Concerned for her family’s financial welfare and eager to expand her own horizons, Agnes Grey takes up the position of governess, the only respectable employment for an unmarried woman in the nineteenth century. Unfortunately, Agnes cannot anticipate the hardship, humiliation, and loneliness that await her in the brutish Bloomfield and haughty Murray households. Drawn from Anne Brontë’s own experiences, Agnes Grey depicts the harsh conditions and class snobbery that governesses were often forced to endure. As Barbara A. Suess writes in her Introduction, “Brontë provides a portrait of the governess that is as sympathetic as her fictional indictment of the shallow, selfish moneyed class is biting.”
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About the Author
Anne Brontë (1820-1849) published Agnes Grey in 1847 and The Tenant of Wildfell Hall in 1848. Samantha Ellis is a playwright, a journalist, and the author of How to Be a Heroine: Or, What I've Learned from Reading too Much.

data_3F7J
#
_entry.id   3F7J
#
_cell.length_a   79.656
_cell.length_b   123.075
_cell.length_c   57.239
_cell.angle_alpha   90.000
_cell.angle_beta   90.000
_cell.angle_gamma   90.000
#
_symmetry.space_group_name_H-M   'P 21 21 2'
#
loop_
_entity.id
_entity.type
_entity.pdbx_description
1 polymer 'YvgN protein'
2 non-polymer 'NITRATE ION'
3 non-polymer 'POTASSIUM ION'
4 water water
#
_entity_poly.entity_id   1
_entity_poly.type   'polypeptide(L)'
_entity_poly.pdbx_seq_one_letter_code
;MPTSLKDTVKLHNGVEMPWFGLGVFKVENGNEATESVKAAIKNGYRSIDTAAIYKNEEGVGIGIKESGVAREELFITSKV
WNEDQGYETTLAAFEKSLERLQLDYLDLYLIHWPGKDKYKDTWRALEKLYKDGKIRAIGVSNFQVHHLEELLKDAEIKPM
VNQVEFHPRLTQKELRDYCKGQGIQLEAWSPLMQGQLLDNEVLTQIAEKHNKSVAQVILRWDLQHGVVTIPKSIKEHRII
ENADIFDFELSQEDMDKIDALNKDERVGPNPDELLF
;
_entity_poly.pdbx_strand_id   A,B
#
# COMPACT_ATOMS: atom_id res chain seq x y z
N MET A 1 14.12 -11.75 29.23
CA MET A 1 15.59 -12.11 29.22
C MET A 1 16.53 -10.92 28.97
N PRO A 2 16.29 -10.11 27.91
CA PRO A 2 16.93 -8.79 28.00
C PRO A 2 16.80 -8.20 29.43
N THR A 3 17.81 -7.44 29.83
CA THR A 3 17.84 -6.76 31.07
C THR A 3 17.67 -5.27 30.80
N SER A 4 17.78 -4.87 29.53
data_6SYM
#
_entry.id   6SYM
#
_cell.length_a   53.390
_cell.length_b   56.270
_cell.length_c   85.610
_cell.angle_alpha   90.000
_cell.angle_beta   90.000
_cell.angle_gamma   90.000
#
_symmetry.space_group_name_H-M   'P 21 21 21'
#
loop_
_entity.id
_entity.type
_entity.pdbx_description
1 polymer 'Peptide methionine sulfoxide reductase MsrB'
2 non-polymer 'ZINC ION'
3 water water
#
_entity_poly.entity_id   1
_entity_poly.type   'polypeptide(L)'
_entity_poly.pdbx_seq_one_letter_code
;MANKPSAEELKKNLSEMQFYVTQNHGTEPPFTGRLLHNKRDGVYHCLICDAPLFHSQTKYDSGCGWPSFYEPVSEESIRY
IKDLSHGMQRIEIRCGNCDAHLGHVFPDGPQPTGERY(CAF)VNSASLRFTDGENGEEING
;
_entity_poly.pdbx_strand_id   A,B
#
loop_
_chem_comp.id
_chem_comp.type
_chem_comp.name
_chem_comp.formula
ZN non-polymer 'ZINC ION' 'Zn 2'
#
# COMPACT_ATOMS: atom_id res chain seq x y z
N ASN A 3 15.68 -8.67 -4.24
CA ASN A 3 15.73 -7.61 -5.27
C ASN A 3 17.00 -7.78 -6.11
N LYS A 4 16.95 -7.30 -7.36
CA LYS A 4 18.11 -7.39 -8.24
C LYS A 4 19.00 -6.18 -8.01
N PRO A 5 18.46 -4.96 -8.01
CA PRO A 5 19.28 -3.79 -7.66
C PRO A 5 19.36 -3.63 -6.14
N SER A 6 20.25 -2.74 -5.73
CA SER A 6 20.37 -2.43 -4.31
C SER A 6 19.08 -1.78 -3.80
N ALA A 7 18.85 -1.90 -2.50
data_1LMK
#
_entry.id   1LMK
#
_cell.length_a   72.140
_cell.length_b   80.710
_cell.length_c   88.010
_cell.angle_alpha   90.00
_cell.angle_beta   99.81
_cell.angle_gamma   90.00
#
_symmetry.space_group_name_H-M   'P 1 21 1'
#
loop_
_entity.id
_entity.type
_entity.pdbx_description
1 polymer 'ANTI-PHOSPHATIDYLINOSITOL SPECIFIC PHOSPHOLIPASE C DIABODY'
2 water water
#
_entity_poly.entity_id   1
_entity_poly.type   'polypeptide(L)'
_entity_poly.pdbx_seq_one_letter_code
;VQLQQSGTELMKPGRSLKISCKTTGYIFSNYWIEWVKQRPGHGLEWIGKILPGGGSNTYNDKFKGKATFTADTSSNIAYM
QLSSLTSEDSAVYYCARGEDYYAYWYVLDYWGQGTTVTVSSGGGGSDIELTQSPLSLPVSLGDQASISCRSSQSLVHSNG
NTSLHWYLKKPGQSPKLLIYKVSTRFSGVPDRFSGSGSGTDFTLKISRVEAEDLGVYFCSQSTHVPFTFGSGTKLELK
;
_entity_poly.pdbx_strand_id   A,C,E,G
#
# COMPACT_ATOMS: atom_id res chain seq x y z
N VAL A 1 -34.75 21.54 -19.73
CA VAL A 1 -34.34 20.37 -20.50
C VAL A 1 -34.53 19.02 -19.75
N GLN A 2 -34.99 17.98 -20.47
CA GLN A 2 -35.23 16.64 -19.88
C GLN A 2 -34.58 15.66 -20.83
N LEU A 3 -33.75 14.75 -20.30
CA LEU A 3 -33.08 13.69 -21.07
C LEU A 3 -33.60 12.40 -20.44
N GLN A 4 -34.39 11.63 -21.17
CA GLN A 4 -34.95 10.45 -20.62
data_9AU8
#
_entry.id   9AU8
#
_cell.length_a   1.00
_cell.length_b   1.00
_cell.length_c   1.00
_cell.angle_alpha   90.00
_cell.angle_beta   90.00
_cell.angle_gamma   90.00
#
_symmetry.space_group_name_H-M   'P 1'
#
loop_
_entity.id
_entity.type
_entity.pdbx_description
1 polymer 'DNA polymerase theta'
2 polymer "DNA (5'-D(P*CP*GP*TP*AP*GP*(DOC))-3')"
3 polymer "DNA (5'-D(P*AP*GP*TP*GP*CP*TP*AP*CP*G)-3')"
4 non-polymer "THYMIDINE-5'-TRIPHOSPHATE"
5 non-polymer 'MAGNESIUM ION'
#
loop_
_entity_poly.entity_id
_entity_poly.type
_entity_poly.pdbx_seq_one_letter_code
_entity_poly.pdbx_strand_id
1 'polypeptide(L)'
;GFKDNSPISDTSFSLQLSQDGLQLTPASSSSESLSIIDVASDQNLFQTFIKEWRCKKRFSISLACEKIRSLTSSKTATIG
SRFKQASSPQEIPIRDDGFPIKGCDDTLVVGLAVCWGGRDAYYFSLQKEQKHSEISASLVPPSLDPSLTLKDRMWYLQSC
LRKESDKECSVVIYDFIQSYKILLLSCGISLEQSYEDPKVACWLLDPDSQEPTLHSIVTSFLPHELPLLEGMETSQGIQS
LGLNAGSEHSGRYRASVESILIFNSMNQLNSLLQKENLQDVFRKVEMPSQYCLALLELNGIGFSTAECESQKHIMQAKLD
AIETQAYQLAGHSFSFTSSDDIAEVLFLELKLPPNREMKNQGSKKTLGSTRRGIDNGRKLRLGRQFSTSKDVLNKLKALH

Most Helpful Customer Reviews
Agnes Grey is wonderful and touching account of a young governess. Agnes came from a middle-class background but after her father lost the family wealth on a failed deal, she decides to go to work. She is first challenged by the incorrigible young children of the Bloomfield household and later by haughty adolescents of the Murray family. Yet she finds solace in reading, taking private walks and talking with the interesting Mr. Weston, the local curate. Will anything come of that liaison? Read this youngest Bronte sister’s work and travel with her as she graciously shares her innermost thoughts.